A State law prohibits the sale of
liquor within a mile of the bridge over
Wesley Lake, Monmouth County. A
man named Sylvanus Cottrell has been
selling liquor for some time at his
house on the south side of Great Pond
under a Government license. James
A. Bradley, the founder of Asbury
Park, belived that Cottrell’s house was
within the limit, and he had the dis
tance measured. It was found that
the house was fifteen feet inside the
limit. Cottrell was notified, and he at
once stopped the sale of liquor. He
will move away.
John Lewis died at the residence of
his grandson at Franklin Furnace,
Sussex County, on March 31, aged 104
years. He was a native of Ireland,
and emigrated to this country about
the beginning of the present century.
He had been sick but a few days dur
ing his life, and up to the day before
his death was able to read newspapers
without glasses. ,
Jacob Buley, an old man in his
dotage, who belonged in Ulster Coun
ty, N. Y., returned from a visit to his
son, near Baltimore, and arrived in
Jersey City on Friday morning. Mrs.
Castell, his daughter, was to have met
him at the depot there, but she arrived
too late, as the old man had wandered
away. She notified the police, and a
search was made for the wanderer.
On Saturday morning he was found in
a dying condition in Stevens’ woods,
near the Hackensack river. While be
ing conveyed to the hospital he died.
Morris Simpson, who died recently
at Franklin Furnace, aged eighty-four,
was one of the old time stage drivers,
and the Dover Eru says: “Mr. Simp
son entered the service of Jackson &
Jolley, of this place, some time before
the war and drove one of the stages
between Dover and Hamburg for a
period of twenty years, going one day
and returning the next. The distance
traveled per day was twenty-two miles,
or nearly 7,000 miles per year, so that
in twenty years of his service his jour
neys aggregated more than five times
the circumference of the globe.”
Mrs. Anna Friess, aged G5 years, of
Philadelphia, committed suicide at
Ocean drove, on Friday, by drowning
in the ocean. Her body was recovered
on Saturday by a patrolman of station
No. 17. Mrs. Friess had just recovered
from a serious illness, and since then
she has been depressed in spirirs, and
at times her mind wandered. On Fri
day morning she eluded a relative,
with whom she was shopping, and took
the carsfor Ocean drove,where she had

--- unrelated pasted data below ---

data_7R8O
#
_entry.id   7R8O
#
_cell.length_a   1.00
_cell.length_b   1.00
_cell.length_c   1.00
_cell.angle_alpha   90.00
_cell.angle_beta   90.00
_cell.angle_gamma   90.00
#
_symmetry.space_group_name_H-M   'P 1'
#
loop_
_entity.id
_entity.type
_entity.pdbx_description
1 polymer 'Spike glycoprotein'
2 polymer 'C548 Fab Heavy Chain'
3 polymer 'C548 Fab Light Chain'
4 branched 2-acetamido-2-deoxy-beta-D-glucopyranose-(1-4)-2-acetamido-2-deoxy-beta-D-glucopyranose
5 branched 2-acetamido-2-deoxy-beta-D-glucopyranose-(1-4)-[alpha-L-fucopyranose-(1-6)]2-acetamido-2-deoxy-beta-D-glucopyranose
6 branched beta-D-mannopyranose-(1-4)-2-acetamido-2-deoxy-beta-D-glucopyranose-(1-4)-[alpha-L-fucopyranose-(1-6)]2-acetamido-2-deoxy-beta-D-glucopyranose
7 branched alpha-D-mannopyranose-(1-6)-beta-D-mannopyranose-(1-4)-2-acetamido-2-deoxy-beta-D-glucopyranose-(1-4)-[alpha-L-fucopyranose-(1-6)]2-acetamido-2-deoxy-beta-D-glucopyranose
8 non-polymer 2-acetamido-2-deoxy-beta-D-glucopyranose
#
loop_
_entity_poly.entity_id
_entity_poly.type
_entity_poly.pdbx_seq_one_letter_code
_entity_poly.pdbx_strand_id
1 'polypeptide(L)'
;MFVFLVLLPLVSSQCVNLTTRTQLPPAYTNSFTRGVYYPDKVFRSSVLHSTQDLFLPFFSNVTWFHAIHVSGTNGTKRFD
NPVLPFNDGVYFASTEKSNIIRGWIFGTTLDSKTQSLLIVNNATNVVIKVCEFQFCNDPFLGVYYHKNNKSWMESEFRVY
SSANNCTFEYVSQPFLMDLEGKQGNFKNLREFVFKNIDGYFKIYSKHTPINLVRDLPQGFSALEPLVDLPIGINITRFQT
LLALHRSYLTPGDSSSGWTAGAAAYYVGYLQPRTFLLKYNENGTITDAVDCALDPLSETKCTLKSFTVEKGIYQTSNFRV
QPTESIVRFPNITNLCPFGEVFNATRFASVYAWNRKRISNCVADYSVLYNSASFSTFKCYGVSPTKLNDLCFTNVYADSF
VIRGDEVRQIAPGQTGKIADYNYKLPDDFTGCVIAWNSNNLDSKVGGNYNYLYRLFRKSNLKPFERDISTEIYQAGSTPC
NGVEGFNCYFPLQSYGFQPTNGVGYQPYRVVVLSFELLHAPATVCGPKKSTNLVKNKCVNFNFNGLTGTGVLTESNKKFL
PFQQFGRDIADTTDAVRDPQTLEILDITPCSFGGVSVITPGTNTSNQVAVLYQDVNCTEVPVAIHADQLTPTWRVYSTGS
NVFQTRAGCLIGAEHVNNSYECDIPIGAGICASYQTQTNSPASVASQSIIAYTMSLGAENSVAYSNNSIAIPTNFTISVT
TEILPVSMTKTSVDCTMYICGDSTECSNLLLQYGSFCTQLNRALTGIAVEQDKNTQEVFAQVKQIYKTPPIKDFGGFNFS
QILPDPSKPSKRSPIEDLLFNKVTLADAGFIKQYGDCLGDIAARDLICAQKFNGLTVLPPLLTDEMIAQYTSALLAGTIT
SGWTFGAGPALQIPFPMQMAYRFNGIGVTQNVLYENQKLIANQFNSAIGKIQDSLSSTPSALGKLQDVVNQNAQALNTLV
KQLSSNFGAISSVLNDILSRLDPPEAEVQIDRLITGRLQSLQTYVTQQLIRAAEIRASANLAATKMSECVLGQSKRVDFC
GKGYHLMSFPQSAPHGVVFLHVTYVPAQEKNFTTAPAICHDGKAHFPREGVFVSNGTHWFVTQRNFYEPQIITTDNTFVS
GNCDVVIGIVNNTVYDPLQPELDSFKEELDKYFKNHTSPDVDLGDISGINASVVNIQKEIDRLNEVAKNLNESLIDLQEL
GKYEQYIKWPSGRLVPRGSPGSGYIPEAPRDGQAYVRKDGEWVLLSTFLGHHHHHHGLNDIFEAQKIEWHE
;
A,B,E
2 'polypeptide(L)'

friends. She was seen on the beach
soon after her arrival and as she neg
lected to call on her friends, it is
thought she visited the drove with a
determination to there end her life.
Farmers living near Knottsville, in
West Virginia, are much excited over
the reappearance of a huge reptile,
which for thirty years past has occa
sionally been seen in that neighbor
hood. A party of young men saw the
reptile a day or two ago on the farm
of David Baker, and describe it as
eighteen or twenty feet long and thick
as a man’s body, carrying its head
about two feet above the ground
while traveling. It was first seen in
1855, and it was then about ten feet
long. Many stories regarding it have
been revived. Men who saw it in 1874
declare itlefta track through tall grass
like that caused by dragging a heavy
log. A party is on guard day and
night at what is thought to be its
hiding-place.
Last Friday being Tree Planting
Day in New Jersey, in Newark, School
Superintendent Barringer directed the
principal of the public schools to spend
the last hour of the afternoon session
in bringing forest tree planting to the
attention of the pupils. He suggested
that (iov. Abbett’s proclamation on
the subject be read, and that the chil
dren take part in planting one or more
trees in the school yards, or in the
street before the school buildings. At
nearly every school a tree was planted
and at several schools there were spec
ial exercises. At the Eighteenth ave
nue school an oak was planted in the
yard. A tree was planted at the Bur
nett street school and two in the yard
of the Brower Industrial School. In
Verona forty trees were set out in the
school yard.
William Myers, residing at Quinton,
Salem county, is 101 years of age. He
has been married twice, and is the
father of twenty-two children, eleven
of whom are living. There are also
living sixty-eight grandchildren, thir
ty-five great-grandchildren and two
great-great-grandchildren, nearly all
of whom reside in various portions of
West and South Jersey. Mr. Myers is
still a hale and hearty man and tells
many wonderful tales of pioneer life in
New Jersey. He takes daily walks